Posted by Mick O'Toole on September 15, 2019
September 14th (yesterday) was your birth and death day 23 years ago. You were only 13 weeks from being born. You were due on Christmas Eve. I will always love you, my darling. Love, Mommy
Posted by Mick O'Toole on March 6, 2019
I will always love you my darling. I feel you with me always. 
Love, Mommy

Leave a Tribute

 
Recent Tributes
Posted by Mick O'Toole on September 15, 2019
September 14th (yesterday) was your birth and death day 23 years ago. You were only 13 weeks from being born. You were due on Christmas Eve. I will always love you, my darling. Love, Mommy
Posted by Mick O'Toole on March 6, 2019
I will always love you my darling. I feel you with me always. 
Love, Mommy
Recent stories

For Samuel, Goodbye

Shared by Mick O'Toole on March 6, 2019

You don’t have a fluffy quilt

To cover your little baby head.
A blanket of grass wet with dew
Covers you instead.

You don’t have a lullaby
Sung to you softly over and over again,
But you have the breeze and a chorus of crickets
Blending a sweet refrain.

You don’t have a cheerful light
Shining you comfort in your room,
But the silver stars light your darkness, my darling
And the moon.

You don’t have these mother’s arms
Wrapping around and holding you tight,
But you have a mother’s eternal love
Holding you close to her day and night.

You don’t have a fluffy quilt,
You don’t have a sweet refrain,
You don’t have a cheerful light,
And you don’t have the pain.

Niki Flow  (fka) Sara Michele O’Sullivan
Copyright 2003.  2015.
All Rights Reserved.
For My Children collection.

Samuel Christopher, b/d September 14, 1996.

Christopher

Shared by Mick O'Toole on March 6, 2019

Samuel was named for his father’s brother (Samuel) and for one of my best childhood friends (Christopher).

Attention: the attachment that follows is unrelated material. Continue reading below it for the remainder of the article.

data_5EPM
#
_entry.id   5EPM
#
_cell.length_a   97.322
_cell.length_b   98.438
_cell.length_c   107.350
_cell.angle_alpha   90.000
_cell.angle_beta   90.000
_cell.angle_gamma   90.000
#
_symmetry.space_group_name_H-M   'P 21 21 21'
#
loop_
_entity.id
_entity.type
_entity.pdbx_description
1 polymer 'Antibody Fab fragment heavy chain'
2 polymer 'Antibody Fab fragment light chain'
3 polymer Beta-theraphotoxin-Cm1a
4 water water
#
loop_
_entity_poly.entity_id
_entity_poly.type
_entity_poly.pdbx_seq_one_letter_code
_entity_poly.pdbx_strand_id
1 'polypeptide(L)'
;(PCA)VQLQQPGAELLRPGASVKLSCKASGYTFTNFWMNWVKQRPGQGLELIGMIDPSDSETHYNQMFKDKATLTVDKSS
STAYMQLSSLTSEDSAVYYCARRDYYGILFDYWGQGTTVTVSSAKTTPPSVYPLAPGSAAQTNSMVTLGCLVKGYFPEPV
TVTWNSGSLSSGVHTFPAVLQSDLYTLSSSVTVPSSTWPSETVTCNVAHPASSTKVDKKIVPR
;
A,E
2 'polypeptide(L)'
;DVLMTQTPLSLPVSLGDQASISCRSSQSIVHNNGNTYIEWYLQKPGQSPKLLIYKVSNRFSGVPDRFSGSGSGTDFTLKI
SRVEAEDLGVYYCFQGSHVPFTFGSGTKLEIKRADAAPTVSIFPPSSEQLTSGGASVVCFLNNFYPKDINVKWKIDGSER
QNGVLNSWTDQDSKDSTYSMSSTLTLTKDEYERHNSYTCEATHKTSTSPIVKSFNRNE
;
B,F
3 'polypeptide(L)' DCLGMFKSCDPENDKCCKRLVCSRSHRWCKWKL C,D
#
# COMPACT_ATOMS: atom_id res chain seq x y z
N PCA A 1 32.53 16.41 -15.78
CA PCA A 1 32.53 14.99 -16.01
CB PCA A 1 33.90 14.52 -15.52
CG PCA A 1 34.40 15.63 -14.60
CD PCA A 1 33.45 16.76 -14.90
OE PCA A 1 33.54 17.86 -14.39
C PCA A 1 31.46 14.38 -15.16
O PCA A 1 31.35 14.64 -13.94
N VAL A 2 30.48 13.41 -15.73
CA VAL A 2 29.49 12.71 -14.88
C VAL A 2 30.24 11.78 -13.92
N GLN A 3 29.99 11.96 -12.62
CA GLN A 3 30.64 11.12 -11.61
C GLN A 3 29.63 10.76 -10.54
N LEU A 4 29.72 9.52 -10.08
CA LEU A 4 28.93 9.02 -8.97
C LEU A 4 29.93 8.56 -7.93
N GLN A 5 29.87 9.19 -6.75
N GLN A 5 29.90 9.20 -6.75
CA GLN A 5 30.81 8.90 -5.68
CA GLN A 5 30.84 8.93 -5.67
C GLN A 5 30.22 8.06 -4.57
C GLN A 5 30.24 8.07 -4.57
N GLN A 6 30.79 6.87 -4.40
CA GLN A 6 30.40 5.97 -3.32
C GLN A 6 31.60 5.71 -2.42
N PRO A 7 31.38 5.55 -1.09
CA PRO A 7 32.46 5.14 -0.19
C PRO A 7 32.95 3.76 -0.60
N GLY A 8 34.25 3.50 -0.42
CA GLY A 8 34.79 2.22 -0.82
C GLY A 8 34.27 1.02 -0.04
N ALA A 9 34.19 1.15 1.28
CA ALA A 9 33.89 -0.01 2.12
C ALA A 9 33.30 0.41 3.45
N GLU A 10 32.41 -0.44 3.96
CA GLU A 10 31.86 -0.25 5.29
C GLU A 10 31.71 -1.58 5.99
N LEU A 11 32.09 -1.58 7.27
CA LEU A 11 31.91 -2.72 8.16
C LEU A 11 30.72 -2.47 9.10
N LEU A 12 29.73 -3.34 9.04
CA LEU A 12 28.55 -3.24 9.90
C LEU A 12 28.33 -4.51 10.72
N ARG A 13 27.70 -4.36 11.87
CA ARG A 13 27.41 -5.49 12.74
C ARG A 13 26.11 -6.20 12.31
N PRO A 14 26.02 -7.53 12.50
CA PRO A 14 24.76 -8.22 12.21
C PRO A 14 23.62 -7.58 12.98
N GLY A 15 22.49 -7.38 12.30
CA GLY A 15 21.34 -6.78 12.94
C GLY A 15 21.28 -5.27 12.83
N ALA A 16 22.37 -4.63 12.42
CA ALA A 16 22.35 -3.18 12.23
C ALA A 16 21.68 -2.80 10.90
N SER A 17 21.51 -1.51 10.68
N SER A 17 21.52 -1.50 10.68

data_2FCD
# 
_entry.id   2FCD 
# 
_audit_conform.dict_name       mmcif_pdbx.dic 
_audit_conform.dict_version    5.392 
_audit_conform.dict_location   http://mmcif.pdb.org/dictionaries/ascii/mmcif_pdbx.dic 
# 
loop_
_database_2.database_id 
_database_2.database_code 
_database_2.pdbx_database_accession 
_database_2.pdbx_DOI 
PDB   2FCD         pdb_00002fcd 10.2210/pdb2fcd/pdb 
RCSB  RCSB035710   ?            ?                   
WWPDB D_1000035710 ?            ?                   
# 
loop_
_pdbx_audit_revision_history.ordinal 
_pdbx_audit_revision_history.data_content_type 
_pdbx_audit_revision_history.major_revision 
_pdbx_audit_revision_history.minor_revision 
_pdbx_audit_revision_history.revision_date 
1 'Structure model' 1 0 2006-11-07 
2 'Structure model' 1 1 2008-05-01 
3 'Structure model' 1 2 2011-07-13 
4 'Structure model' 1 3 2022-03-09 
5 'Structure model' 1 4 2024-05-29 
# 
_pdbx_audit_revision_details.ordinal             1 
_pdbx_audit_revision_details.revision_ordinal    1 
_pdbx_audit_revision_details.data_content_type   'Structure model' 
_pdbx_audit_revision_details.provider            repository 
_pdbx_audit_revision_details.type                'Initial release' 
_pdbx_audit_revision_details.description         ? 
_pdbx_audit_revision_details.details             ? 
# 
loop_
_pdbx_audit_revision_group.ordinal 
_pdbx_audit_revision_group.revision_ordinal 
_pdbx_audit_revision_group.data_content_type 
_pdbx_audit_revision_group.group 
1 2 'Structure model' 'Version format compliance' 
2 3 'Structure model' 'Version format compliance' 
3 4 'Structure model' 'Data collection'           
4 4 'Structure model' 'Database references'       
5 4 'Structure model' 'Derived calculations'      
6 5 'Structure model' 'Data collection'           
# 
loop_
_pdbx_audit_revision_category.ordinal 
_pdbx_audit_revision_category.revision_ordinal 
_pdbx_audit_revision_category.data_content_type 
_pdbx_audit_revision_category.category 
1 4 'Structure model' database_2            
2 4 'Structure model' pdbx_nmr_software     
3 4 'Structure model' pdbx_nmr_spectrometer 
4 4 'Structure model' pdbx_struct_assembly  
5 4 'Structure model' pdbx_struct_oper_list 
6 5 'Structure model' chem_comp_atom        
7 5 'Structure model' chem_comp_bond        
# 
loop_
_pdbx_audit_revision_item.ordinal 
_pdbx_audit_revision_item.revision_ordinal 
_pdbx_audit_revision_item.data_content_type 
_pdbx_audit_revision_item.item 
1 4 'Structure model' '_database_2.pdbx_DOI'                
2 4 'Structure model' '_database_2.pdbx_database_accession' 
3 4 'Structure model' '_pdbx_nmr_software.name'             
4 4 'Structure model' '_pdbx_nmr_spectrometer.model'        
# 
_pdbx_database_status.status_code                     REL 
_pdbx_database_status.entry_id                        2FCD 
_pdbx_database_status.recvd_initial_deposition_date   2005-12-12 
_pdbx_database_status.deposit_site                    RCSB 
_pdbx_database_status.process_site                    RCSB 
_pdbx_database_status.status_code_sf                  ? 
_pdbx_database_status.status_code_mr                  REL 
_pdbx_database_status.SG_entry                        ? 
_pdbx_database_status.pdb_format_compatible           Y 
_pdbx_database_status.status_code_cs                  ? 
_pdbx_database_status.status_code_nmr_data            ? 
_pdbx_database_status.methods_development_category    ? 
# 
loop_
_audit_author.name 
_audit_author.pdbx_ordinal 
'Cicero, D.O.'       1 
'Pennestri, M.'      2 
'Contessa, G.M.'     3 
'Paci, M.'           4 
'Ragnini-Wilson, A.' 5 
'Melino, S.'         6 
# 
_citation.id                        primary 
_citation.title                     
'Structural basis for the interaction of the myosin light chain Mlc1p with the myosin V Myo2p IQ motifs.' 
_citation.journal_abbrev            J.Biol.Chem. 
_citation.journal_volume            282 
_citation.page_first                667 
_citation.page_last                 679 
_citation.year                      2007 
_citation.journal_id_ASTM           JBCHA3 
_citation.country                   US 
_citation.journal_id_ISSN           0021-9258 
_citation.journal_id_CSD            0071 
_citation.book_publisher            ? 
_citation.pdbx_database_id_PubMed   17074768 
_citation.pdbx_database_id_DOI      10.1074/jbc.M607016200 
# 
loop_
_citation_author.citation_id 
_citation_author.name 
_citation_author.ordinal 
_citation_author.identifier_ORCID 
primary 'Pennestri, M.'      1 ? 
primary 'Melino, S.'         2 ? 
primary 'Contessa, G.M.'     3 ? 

Saint Christopher is the patron saint of travelers.  When I carried Samuel, I was on a journey out of the deepest, most terrible darkness of my life.  Samuel didn’t come with me all the way, but I believe he gave up his life so that I could move on.

In September, Samuel died. I held his perfect tiny body in my hand. He was so beautiful. He had a full head of black hair, and each tiny finger had a nail on it.  He had square hands like mine, and chiseled cheekbones and coffee-colored skin like his father.  We buried him.  On his headstone is an angel and the words to a Native American song my son Joe taught me:  “Sleep, sleep little one.”   Joe sang it to his brother before his was born. He sang it at his gravestone too until Samuel’s father took even that away from us.

Samuel died in my seventh month of pregnancy.  Had he lived, my children and I would have been tied to a vicious psychopathic stalker and killer (his father).  His father’s physical and psychological abuse was probably the reason Samuel died.

After he died, his father threatened to kill me for killing his son.  He left threatening notes on Samuel’s grave so that even the comfort of visiting his grave was lost to us.  I tried to talk to Samuel’s father and appease him. I met him in public places and tried to reason with him.  He begged me to take him back. When I refused, he told me no other man would have me. He’d kill me first.

One night he broke into our house with a machete.  He was a professional soccer player in South America.  He was strong and fast, and I didn’t have a chance against him.  The only thing that saved me that night was that he was drunk at the time so I got away.  The cops didn’t save me.  They took their sweet time.  My dog didn’t save me and didn’t even bark.  Samuel’s father had been my husband. He had lived with us for a year.  I brought a monster into our house.

The night he broke in, and the cops came and took him away. I tore my entire big toenail off in the fight with him. I understand now why they use that method for torture.  The cops took him to jail in my town and let him go the next day.   They had a very cocky attitude about the entire thing. I was the one who tried to kill herself, the waitress who used to have a great job working for attorneys. I was nobody.